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Preview – SHTF – Bizarre Survival Blades

We Get Intimate with Fremont Knives’ Farson Blade and TOPS Knives’ ATAX

While most every knife throughout history was forged for a specific purpose — from the stiletto and Bowie to the facón and navaja — they have also been used for hundreds of years as an all-purpose tool: stab, slice, skin, and saw. That’s the beauty of a knife. Need a hammer? Get a hammer. Need an ax? Get an ax.

Survival knives are a relatively recent invention, as the butcher blades and table knives of the 18th and 19th centuries made way for more specialized blades. It wouldn’t be until the Vietnam War when the modern, purpose-built survival knives were introduced by Randall Made Knives Company. They featured serrations on the spine (for cutting your way out of a downed aircraft) and a waterproof, hollow handle (for storing items like a flint).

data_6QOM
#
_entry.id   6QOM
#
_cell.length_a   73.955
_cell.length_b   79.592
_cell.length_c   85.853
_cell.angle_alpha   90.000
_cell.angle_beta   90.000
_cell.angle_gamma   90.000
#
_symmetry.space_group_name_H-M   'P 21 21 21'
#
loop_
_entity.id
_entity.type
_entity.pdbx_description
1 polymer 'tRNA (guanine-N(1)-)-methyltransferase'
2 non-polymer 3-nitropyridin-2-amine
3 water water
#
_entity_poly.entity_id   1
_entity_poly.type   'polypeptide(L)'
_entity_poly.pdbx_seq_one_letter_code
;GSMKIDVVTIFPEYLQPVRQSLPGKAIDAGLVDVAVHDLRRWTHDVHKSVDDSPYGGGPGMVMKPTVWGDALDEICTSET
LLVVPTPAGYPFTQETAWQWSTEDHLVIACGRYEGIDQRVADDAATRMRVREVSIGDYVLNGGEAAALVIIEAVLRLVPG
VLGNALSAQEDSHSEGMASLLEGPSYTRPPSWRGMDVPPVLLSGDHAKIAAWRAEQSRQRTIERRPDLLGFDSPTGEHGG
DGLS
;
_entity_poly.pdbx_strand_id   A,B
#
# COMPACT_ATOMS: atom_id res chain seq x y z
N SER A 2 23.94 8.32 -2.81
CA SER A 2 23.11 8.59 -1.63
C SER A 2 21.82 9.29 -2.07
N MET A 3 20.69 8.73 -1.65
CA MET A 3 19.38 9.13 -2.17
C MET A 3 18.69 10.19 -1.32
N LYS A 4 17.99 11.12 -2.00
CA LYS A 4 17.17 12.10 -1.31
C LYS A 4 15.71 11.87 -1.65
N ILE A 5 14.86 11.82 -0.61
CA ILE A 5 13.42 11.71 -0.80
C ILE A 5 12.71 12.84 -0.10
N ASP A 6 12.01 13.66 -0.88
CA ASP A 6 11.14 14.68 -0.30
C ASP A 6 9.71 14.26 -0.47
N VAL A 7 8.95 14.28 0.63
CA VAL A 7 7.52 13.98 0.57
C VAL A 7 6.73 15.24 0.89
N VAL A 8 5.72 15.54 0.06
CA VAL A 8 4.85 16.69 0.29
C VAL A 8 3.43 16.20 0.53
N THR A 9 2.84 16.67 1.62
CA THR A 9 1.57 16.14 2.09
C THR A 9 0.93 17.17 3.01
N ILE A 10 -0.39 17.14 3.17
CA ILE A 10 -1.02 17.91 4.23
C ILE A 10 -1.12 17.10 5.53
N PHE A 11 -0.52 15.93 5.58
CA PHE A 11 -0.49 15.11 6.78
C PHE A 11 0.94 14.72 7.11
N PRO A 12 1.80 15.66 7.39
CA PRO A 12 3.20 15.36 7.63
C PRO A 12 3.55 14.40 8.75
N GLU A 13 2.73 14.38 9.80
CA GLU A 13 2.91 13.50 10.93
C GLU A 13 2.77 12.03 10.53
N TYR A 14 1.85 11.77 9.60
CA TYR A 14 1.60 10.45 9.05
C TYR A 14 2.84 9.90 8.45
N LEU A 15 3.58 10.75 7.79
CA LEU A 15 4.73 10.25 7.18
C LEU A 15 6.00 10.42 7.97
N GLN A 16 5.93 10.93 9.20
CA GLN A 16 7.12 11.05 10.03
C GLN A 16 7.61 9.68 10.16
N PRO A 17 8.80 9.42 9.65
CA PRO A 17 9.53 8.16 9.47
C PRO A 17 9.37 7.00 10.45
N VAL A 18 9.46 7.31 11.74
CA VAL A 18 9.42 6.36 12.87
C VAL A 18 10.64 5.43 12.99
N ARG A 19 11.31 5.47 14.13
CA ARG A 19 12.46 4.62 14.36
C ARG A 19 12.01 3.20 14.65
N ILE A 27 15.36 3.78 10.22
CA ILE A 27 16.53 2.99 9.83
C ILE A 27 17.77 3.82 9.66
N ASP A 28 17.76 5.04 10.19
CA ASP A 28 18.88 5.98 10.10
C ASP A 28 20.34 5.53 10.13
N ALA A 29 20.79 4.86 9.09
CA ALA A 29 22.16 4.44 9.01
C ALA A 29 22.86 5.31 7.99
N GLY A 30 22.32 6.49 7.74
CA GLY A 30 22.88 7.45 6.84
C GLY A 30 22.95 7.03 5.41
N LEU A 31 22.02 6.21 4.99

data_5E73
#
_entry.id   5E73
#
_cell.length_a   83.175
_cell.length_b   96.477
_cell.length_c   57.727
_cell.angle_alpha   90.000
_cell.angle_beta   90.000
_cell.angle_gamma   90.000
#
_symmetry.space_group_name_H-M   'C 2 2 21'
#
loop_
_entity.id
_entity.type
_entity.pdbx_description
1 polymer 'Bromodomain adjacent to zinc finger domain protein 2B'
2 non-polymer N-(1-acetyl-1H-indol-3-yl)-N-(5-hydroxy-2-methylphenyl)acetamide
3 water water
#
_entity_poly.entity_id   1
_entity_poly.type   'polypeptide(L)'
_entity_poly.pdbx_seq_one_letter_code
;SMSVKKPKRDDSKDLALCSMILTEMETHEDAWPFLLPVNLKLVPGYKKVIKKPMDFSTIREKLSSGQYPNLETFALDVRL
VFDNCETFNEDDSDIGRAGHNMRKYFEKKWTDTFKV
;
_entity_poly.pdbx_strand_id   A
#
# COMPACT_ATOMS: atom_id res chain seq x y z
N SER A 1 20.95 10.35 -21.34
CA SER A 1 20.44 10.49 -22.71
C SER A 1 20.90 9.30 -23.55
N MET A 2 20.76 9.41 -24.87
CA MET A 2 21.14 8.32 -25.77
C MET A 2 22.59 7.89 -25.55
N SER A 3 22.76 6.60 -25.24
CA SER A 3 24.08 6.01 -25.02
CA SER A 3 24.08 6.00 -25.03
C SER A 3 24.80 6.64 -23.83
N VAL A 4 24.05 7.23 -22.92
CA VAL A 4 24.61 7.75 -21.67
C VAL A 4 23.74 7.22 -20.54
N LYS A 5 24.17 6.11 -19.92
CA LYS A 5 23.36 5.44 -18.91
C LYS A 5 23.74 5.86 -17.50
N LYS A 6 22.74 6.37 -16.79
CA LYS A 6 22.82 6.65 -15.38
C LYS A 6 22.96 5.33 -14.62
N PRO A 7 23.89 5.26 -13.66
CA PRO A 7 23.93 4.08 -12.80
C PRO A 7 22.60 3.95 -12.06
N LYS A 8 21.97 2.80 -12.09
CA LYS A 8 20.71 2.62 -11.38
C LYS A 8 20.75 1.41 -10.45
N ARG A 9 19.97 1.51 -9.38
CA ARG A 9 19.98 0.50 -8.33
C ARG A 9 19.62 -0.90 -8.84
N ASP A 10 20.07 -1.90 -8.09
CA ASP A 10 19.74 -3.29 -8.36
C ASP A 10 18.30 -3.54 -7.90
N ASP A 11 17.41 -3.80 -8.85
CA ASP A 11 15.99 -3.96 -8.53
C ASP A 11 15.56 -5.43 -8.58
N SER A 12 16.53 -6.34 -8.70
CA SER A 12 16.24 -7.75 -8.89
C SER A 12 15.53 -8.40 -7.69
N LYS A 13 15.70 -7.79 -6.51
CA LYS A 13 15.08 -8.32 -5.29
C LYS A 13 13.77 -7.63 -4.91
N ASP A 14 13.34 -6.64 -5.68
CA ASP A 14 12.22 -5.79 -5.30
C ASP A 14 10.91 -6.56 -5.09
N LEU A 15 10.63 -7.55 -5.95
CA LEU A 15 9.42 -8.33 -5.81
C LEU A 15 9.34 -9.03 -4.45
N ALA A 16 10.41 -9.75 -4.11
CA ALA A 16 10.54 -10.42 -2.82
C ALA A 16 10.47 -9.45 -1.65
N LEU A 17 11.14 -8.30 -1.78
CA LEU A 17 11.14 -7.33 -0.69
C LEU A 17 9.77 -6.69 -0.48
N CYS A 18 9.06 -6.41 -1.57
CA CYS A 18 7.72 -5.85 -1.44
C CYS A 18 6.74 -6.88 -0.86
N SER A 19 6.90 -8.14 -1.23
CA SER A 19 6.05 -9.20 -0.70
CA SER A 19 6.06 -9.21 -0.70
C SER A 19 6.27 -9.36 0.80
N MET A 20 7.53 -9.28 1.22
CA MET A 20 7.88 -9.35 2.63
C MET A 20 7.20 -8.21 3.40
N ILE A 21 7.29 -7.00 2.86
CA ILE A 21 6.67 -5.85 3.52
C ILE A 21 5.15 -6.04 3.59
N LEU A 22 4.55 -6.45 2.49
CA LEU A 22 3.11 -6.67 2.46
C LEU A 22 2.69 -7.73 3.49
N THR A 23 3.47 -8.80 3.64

These days, survival knives come in a wide variety of styles and configurations, and they just got a little wilder, evident by the two unusual models here: the ATAX from TOPS Knives and the Farson Blade from Fremont Knives. Both of these blades are not primary knives, but to be used as secondary tools in addition to a conventional carry knife. However, all by themselves, they can replace many tools you would need to hump in a potential SHTF situation. If you can grab only one tool as you, say, exit a helicopter’s wreckage, make it either of these.

Fremont Knives - Farson BladeTop Knives - ATAX

Kicking the Tires
The slim Farson Blade (named for an ancient cutting tool found near Farson, Wyoming) is high on style and design, but short on features. The main attribute beyond the wrap-around, D-shaped, stainless-steel blade is its 8 feet of 550-pound paracord wrapped in a nearly impossible-to-duplicate pattern around the handle. It is lightweight, easy to use, and comfortable to grip thanks to the cord wrap. The butt of the blade can be used as a hammer. It is best used for chopping, slicing, and skinning, as well as shaving and scraping.

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